What is Geothermal Energy?
Geothermal energy is heat derived within the sub-surface of the earth. Water and/or steam carry the geothermal energy to the Earth’s surface. Depending on its characteristics, geothermal energy can be used for heating and cooling purposes or be harnessed to generate clean electricity. However, for electricity, generation high or medium temperature resources are needed, which are usually located close to tectonically active regions.
There are different geothermal technologies with distinct levels of maturity. Technologies for direct uses like district heating, geothermal heat pumps, greenhouses, and for other applications are widely used. The technology for electricity generation from hydrothermal reservoirs with naturally high permeability is also mature and reliable. However, medium temperature fields are more and more used for electricity generation or for combined heat and power thanks to the development of binary cycle technology, in which geothermal fluid is used via heat exchangers to heat a process fluid in a closed loop.
GEOTHERMAL ENERGY IN THE WORLD
Geothermal energy is a key renewable source. It covers a significant share of electricity demand in countries like Iceland, El Salvador, New Zealand, Kenya, and Philippines and more than 90% of heating demand in Iceland.
The geothermal installed capacity was 14,9 GWh globally at yearend 2018, and the top five countries for generating electricity from geothermal energy are the USA, Philippines, Indonesia, Turkey and New Zealand. Non-electricity use has exceeded 70.000 MWt. And the top 5 countries in the world for direct use are the USA, China, Sweden, Belarus and Norway. The world’s first and oldest geothermal power plant is located in Tuscany, Italy. The region is also home to 34 geothermal power plants with a net installed capacity of 761 MW and generating 6 TWh (terawatts) annually. Also, nearly 40 percent of the electricity use in the region is met by geothermal energy.
WHY IS IT IMPORTANT?
Its key advantages are that it is independent of weather conditions and offers a very high capacity factor, which allows geothermal power plants to not only supply base load power, but also auxiliary services for short and long-term flexibility in certain situations.
Geothermal energy represents a clean, cheap and environment-friendly resource. It does not cause carbon emission or air pollution. In Iceland, for example, 95% of buildings are heated by geothermal energy and it ranks among the cleanest cities in the world. Moreover, geothermal energy is available 365 days of the year, unlike other sources of renewable energy.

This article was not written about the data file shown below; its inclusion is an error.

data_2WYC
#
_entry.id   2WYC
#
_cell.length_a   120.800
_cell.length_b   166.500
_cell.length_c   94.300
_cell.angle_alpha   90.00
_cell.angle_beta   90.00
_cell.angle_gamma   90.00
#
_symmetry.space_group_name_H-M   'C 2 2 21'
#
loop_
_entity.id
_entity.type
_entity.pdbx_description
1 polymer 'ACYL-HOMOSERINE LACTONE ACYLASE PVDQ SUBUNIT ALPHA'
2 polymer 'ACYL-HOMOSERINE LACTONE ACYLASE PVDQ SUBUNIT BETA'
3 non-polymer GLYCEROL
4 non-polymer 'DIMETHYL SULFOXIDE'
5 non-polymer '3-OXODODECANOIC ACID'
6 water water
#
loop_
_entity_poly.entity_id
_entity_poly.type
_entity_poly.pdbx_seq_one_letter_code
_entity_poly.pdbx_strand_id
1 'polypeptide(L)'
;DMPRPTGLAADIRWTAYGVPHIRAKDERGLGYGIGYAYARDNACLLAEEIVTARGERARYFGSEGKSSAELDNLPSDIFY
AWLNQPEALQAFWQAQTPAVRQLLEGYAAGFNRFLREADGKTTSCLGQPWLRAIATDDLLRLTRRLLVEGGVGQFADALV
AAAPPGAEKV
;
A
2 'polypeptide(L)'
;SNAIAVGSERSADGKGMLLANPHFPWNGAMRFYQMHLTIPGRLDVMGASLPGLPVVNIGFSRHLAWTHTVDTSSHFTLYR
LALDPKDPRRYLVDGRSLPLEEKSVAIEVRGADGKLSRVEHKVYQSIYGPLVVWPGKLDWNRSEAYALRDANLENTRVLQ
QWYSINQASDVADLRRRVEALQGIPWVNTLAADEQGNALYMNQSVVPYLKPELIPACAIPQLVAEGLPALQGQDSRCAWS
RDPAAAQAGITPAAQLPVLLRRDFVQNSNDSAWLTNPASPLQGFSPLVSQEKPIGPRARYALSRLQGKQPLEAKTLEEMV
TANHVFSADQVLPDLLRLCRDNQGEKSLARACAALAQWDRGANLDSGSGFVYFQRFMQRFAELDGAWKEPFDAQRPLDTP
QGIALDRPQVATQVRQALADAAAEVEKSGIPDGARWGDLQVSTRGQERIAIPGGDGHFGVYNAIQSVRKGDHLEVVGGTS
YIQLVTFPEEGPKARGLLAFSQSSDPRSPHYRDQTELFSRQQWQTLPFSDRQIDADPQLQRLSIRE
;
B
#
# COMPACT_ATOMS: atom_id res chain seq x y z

GEOTHERMAL ENERGY IN TURKEY
Turkey is rich in terms of geothermal energy, as it is located on an active tectonic belt. There are approximately 1.000 natural geothermal springs of varying temperatures across the country.
Turkey has a very high potential for geothermal energy. 78% of the potential areas are located in West Anatolia, 9% in Central Anatolia, 7% in Marmara, 5% in East Anatolia and 1% in other regions. 90% of our geothermal springs have low to moderate temperature, which can be used for direct applications (i.e. heating, spa tourism or various industrial uses). The remaining 10% are suitable for indirect uses (i.e. electricity generation).
Geothermal springs have very broad uses. Today, electricity from geothermal energy is used in Turkey for heating (greenhouses and homes), spa and health tourism, industrial mineral harvesting, fisheries, dehydration, etc. Electricity was first generated from geothermal energy
in 1975, with the erection of Kızıldere Power Plant by General Directorate of MTA, which has 0,5 MWe power.
COMMON MISCONCEPTIONS ABOUT GEOTHERMAL ENERGY
MISCONCEPTION-1: “HABITATS ARE DESTROYED IN AREAS WHERE GEOTHERMAL ENERGY IS PRODUCED.”
Geothermal energy is a completely natural resource. Derived from heating of underground waters, geothermal energy has been in use since archaic times. In ancient Rome, geothermal springs were used as spas and baths and it still remains in use today, preserving our world and our habitats.
MISCONCEPTION-2: “GEOTHERMAL ENERGY TRIGGERS EARTHQUAKES.”
The relationship between geothermal energy and earthquakes has been investigated extensively in numerous national and international studies. The studies have shown that Turkey is located on an earthquake belt and the movement of fault lines has been going on for the past 13 million years. But geothermal energy generation has no effect on the movement of fault lines.
MISCONCEPTION-3: “GEOTHERMAL ENERGY IS NOT A RENEWABLE ENERGY SOURCE, AND IT CANNOT PROVIDE ENERGY INDEFINITELY.”
Geothermal energy is derived from magma in layers close to the surface, and from water, steam and hot rocks, and it will be available for as long as earth exists. It is a sustainable, reliable, environment-friendly and indigenous source of energy, which can be harvested 24/7 regardless of weather conditions.
MISCONCEPTION-4 “ELECTRICITY PRODUCTION FROM GEOTHERMAL ENERGY POLLUTES THE ENVIRONMENT.”
Environmental pollution from geothermal power generation is precluded, as long as the regulatory requirements have been met.
MISCONCEPTION-5 “GEOTHERMAL POWER PLANTS HARM FARMING AND TREES.”
Geothermal power generation is not harmful to wild life, if performed in line with the regulatory requirements. Contrary to claims otherwise, geothermal energy helps enhance agricultural activities. Geothermal energy used for greenhouse farming facilitates harvesting of crops throughout the year.